Flat White

Bullying a child isn’t political debate

16 September 2018

3:45 PM

16 September 2018

3:45 PM

My great-grandfather, Hugh de Largie was a Labor senator in Australia’s first parliament.  He followed Prime Minister Billy Hughes out of the Australian Labor Party in the conscription split of 1916.

Great-grandpa was a fierce advocate of the ‘White Australia Policy’.  Something, that as a great-granddaughter, I feel incredible shame about.

The same type of shame that I feel, when I think about the Australian Constitution and the fact that in 2018, our Aboriginal and Torres Strait Islanders have still not been recognised as Australia’s first people.

When I first heard the story about nine-year-old Harper Nielsen and her refusal to stand and sing the National Anthem during a school assembly — my heart opened.

I know for certain that  I wouldn’t have been that brave in grade four.

If my memory serves me correctly, the only thing I was doing at age 9 was lusting after Bros and New Kids On The Block and begging my parents to get me some new spokey dokies for my hot pink bicycle.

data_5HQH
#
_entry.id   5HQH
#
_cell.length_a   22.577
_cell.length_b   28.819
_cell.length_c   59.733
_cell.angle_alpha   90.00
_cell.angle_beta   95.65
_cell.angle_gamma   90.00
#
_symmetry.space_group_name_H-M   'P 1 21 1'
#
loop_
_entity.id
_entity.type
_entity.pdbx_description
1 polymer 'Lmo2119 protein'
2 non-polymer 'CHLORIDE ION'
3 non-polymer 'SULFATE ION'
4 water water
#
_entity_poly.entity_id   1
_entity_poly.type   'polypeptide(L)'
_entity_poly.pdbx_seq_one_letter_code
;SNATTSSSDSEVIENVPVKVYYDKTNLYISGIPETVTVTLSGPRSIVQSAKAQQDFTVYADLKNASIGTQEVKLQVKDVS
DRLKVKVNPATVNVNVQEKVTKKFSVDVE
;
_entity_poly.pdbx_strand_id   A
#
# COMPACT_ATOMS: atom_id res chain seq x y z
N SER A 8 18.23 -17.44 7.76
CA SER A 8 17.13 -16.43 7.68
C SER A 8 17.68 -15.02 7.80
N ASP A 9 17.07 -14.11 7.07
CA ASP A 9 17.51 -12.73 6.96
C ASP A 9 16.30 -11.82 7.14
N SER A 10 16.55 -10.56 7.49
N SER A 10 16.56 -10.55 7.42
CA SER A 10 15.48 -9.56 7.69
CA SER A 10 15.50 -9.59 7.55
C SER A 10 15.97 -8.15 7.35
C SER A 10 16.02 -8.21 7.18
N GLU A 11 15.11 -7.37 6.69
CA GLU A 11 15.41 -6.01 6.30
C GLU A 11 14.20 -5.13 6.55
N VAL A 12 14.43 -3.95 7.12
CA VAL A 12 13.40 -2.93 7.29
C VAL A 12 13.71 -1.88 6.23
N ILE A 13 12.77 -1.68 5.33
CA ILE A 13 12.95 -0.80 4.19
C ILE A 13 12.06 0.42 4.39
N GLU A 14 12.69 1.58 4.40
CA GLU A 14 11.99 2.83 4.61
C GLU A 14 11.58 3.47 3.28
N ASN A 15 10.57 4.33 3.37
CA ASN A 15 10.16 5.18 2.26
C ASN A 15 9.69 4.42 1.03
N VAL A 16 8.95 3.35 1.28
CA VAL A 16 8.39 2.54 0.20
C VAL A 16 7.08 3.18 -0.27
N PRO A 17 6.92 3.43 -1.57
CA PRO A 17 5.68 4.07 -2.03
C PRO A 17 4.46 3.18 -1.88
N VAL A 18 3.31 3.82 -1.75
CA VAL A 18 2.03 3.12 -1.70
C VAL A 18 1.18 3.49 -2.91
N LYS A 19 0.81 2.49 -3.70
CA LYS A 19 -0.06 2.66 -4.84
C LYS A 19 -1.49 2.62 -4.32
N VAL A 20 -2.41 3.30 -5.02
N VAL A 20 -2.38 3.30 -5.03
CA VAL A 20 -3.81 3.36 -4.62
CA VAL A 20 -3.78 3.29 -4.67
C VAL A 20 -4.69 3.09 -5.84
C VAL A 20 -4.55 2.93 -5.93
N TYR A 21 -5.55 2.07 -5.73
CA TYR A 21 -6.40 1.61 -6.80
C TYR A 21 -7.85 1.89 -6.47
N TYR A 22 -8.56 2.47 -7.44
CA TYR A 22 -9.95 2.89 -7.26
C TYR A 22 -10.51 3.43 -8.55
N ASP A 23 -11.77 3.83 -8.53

Nielsen is a brave hero — more heroic and courageous than Pauline Hanson will ever be. Any person that wants to attack an innocent child for standing up in protest for what they believe, is suspect, yeah? And a Senator, no less.

Goddess help us!

Screw patriotism and nationalism. They are what led to WWI and WWII.  Screw governments who haven’t got the heart, grace or humanity to recognise our first peoples in the constitution.

If you believe in democracy and freedom of speech, then you believe in a child’s goddamn right not to sing the national anthem.  Any child’s strong beliefs and opinions should not be ostracised by the herd.

Neilsen told the media that she protested because the national anthem ignored Australia’s indigenous.  “When it says ‘we are young’ it means that it ignores the Indigenous Australians who were here before the English for over 50,000 years,” she said.

That’s right Harper, we are not young.

Nor are we free.

The national outrage directed towards you this week is proof of that.

Vanessa de Largie is a freelance journalist and sex columnist who divides her time between London and Melbourne.

Illustration: National Library of Australia.

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